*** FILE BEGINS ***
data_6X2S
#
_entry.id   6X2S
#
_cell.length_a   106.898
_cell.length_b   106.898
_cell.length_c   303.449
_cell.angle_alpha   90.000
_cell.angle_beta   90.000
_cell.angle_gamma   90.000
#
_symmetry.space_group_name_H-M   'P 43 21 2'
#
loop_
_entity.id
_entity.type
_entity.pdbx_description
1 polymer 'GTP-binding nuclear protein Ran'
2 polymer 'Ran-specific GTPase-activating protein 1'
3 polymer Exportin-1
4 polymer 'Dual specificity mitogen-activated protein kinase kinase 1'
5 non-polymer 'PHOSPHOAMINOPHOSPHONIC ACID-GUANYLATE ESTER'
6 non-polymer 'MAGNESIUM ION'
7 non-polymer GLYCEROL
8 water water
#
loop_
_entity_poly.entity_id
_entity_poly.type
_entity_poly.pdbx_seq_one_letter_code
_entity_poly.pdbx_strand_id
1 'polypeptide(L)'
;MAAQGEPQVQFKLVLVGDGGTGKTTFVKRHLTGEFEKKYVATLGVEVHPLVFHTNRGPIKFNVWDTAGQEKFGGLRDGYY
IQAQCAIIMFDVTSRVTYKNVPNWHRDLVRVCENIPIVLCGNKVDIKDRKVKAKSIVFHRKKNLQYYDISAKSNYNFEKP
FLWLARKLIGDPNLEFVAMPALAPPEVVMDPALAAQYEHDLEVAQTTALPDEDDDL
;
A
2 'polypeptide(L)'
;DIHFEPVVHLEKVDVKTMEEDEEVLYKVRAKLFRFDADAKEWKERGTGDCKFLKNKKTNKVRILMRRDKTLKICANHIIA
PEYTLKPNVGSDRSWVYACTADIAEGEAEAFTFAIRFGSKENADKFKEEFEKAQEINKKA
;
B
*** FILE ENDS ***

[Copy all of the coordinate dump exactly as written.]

data_6X2S
#
_entry.id   6X2S
#
_cell.length_a   106.898
_cell.length_b   106.898
_cell.length_c   303.449
_cell.angle_alpha   90.000
_cell.angle_beta   90.000
_cell.angle_gamma   90.000
#
_symmetry.space_group_name_H-M   'P 43 21 2'
#
loop_
_entity.id
_entity.type
_entity.pdbx_description
1 polymer 'GTP-binding nuclear protein Ran'
2 polymer 'Ran-specific GTPase-activating protein 1'
3 polymer Exportin-1
4 polymer 'Dual specificity mitogen-activated protein kinase kinase 1'
5 non-polymer 'PHOSPHOAMINOPHOSPHONIC ACID-GUANYLATE ESTER'
6 non-polymer 'MAGNESIUM ION'
7 non-polymer GLYCEROL
8 water water
#
loop_
_entity_poly.entity_id
_entity_poly.type
_entity_poly.pdbx_seq_one_letter_code
_entity_poly.pdbx_strand_id
1 'polypeptide(L)'
;MAAQGEPQVQFKLVLVGDGGTGKTTFVKRHLTGEFEKKYVATLGVEVHPLVFHTNRGPIKFNVWDTAGQEKFGGLRDGYY
IQAQCAIIMFDVTSRVTYKNVPNWHRDLVRVCENIPIVLCGNKVDIKDRKVKAKSIVFHRKKNLQYYDISAKSNYNFEKP
FLWLARKLIGDPNLEFVAMPALAPPEVVMDPALAAQYEHDLEVAQTTALPDEDDDL
;
A
2 'polypeptide(L)'
;DIHFEPVVHLEKVDVKTMEEDEEVLYKVRAKLFRFDADAKEWKERGTGDCKFLKNKKTNKVRILMRRDKTLKICANHIIA
PEYTLKPNVGSDRSWVYACTADIAEGEAEAFTFAIRFGSKENADKFKEEFEKAQEINKKA
;
B